Being a series, these books will keep your group meeting back together often to discuss the lives of these Kansas pioneers. Use the quilt designs mentioned in the Trail of Thread series to make a quilt project for your club project.
Tips for Teachers and Librarians
Engaging students, and keeping them interested in reading and studying history, can be a challenge. Consider using my book series to carry your students back in time for a great history lesson.
I’d heard back from teachers that have used these books for history units. Their students become involved in the stories, wondered what happened next, and traced the characters’ journeys as their class project. Photographs, maps, and family charts in the books make history and the characters come alive to the students, and help teachers form lesson plans.
My Butter in the Well book series shows students what life was like for the early pioneers that settled the Plains states. This series is written in the form of a diary, so you can easily read a section each day, and talk about what was happening within the family, how they cooked, traveled, and communicated in the 1868-1919. The third book, Egg Gravy, is a reading cookbook, taking quotes from the first two books that pertain to food, and then followed with the recipe. Whether its floor paint or angel food cake, students learn how the pioneers made everything they needed and consumed.
The Trail of Thread book series follows a family as they travel from Kentucky to the new Territory of Kansas in 1854. The second book in the series follows a widow and eight of her thirteen children as they make the journey from Ohio to Kansas looking for land in 1855. In the third book, the children from the two families marry during the Civil War. This series is written in the form of letters as they travel to Kansas, and feature twelve old quilt patterns in each book. This series describes how people were affected as the nation went into the Civil War. Projects include writing a journal of a trip, designing quilt blocks, and studying the reasons that caused the problems between and the Northern and the Southern States.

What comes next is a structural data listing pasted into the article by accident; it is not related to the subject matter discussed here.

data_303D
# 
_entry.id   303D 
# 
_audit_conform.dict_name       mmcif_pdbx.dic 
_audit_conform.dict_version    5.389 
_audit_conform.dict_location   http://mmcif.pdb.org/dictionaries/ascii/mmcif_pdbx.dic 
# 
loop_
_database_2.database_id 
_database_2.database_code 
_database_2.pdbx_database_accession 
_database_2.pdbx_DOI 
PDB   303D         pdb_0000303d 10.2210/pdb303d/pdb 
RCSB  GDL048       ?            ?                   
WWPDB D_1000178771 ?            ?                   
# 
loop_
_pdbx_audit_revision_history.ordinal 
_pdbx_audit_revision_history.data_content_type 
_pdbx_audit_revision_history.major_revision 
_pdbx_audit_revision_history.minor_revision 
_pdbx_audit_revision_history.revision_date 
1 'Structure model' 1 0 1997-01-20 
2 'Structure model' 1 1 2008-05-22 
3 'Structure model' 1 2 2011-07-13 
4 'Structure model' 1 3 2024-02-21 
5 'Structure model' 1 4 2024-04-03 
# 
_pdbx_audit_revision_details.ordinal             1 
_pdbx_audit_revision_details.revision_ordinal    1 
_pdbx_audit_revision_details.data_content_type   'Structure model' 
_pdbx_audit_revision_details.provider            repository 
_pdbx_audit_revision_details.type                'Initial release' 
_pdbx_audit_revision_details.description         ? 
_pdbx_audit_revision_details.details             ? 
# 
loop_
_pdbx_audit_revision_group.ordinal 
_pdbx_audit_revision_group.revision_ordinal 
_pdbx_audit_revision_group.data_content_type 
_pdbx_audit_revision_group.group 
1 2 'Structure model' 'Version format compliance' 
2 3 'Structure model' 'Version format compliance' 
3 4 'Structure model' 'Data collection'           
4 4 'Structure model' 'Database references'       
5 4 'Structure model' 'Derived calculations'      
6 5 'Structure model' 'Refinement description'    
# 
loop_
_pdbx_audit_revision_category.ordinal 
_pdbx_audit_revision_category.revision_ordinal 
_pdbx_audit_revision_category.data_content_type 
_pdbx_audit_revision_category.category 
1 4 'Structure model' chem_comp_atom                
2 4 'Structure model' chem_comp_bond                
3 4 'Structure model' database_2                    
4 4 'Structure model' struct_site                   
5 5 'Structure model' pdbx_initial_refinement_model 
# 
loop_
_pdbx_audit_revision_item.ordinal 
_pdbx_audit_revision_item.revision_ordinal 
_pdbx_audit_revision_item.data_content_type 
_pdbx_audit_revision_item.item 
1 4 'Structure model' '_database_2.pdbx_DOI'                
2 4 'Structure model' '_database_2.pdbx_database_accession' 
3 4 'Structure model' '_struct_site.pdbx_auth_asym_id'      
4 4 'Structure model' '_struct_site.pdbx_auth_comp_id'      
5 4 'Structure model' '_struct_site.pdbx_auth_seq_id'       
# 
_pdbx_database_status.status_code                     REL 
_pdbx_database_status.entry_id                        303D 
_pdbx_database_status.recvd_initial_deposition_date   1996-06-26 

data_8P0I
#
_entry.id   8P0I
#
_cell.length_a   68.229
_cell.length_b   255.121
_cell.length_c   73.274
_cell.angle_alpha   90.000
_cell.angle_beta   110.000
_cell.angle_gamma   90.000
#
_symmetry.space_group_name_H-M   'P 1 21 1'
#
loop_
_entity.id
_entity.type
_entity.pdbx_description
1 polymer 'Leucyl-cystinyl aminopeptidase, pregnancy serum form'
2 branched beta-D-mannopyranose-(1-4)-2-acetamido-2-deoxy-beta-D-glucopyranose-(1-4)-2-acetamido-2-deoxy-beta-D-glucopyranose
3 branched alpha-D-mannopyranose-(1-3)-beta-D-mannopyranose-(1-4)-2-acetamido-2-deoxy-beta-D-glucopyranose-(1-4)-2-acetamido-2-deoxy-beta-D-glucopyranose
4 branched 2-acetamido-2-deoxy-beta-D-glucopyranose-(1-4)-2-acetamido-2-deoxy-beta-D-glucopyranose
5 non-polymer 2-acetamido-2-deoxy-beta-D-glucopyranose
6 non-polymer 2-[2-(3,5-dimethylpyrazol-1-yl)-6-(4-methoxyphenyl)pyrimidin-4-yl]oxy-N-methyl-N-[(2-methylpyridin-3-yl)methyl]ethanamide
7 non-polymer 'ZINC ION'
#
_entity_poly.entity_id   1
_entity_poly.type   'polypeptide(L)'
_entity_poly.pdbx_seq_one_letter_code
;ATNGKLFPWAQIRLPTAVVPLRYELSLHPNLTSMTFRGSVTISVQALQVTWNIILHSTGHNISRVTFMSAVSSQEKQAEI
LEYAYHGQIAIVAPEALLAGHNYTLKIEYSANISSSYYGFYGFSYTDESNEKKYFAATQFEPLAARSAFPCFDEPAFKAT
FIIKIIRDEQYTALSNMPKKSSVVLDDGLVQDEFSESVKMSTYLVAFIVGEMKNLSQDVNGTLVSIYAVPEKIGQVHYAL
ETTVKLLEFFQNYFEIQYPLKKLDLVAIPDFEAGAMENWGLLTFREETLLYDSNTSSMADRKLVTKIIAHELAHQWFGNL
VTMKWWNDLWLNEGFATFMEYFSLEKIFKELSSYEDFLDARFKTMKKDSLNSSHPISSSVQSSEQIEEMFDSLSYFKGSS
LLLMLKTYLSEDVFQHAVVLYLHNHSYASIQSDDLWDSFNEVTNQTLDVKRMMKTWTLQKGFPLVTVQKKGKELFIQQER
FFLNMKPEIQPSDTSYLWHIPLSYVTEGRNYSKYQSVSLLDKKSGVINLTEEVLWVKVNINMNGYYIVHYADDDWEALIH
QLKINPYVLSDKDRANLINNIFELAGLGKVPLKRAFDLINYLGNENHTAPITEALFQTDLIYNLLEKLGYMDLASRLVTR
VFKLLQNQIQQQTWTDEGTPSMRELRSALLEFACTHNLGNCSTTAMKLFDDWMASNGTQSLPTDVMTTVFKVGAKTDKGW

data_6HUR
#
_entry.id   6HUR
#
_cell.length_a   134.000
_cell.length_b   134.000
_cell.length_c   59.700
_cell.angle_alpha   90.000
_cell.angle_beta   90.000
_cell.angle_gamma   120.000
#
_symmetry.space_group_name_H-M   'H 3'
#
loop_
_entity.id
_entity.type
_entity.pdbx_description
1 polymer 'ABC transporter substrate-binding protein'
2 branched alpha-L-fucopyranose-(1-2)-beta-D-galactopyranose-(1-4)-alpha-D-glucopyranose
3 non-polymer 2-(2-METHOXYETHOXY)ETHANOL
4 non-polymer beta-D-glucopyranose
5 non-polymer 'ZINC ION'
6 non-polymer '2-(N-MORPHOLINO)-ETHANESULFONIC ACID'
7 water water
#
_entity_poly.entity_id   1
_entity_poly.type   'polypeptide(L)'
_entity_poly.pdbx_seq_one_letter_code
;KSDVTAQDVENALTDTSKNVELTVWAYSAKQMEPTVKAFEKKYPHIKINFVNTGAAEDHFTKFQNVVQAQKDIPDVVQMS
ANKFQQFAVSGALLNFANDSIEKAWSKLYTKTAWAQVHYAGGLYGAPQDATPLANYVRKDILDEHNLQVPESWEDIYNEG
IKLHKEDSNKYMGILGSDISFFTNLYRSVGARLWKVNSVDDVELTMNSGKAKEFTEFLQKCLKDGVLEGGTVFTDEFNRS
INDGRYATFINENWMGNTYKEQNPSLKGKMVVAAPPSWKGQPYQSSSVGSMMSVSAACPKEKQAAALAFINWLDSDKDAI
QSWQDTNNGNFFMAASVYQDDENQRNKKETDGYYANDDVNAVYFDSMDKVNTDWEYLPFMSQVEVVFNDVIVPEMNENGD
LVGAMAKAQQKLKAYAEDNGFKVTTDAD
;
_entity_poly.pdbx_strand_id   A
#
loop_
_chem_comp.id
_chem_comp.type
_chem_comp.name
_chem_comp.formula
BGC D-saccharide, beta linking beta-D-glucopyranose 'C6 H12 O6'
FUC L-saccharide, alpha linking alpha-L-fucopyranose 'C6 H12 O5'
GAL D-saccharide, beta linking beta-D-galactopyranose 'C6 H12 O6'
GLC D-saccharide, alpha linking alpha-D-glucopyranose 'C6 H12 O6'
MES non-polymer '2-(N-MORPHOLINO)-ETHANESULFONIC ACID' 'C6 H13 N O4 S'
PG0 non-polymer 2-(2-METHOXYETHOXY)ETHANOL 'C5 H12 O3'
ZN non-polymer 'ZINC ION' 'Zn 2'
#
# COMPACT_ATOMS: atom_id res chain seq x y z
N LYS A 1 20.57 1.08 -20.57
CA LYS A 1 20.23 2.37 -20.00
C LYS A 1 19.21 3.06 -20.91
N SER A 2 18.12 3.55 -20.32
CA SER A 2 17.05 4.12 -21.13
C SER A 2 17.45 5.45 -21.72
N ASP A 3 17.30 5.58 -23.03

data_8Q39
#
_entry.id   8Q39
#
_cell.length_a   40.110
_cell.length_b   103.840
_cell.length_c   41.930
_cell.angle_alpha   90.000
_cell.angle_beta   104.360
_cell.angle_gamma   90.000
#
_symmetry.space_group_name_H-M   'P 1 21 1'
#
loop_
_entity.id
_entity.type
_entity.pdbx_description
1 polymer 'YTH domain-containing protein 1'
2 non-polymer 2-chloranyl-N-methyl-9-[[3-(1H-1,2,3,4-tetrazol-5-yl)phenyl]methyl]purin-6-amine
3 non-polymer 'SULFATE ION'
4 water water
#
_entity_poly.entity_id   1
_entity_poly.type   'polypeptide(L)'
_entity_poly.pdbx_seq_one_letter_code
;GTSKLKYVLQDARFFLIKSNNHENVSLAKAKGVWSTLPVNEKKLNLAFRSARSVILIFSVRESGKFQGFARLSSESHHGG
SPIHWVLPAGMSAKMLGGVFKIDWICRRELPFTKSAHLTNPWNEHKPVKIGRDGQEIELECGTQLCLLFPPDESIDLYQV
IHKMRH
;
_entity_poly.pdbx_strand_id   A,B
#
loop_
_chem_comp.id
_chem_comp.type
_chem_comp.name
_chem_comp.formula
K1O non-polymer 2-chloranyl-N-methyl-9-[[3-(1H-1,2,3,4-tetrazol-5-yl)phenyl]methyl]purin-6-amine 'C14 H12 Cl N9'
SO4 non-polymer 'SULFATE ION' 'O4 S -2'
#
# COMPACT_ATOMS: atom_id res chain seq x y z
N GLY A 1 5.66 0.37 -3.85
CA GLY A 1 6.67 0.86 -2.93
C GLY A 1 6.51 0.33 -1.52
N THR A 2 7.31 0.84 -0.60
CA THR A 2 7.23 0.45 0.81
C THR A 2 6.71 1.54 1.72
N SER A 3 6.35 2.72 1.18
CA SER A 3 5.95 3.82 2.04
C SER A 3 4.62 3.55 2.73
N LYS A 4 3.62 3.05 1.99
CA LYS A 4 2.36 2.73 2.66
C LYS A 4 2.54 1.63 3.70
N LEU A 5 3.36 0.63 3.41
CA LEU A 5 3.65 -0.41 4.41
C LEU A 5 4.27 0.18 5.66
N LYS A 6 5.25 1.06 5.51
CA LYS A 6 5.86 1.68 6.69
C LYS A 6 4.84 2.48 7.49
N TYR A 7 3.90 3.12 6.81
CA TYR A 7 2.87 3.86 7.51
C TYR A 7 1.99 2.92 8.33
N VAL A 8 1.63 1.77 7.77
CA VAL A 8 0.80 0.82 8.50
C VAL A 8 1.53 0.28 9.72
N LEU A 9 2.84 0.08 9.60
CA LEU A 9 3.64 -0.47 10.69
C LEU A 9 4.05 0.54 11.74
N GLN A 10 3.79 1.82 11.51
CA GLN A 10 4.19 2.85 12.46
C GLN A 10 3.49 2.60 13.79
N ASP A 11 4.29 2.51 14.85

The Planting Dreams book series describe why and how people left Sweden to find a new beginning for themselves and their families. Discussions on why to leave, what to expect, how it would feel to never see their country or family again, make students think about their current lives and how it would be drastically changed. Realizing these characters didn’t speak English when arriving to America help students see the problems current students recently emigrating from other countries face today.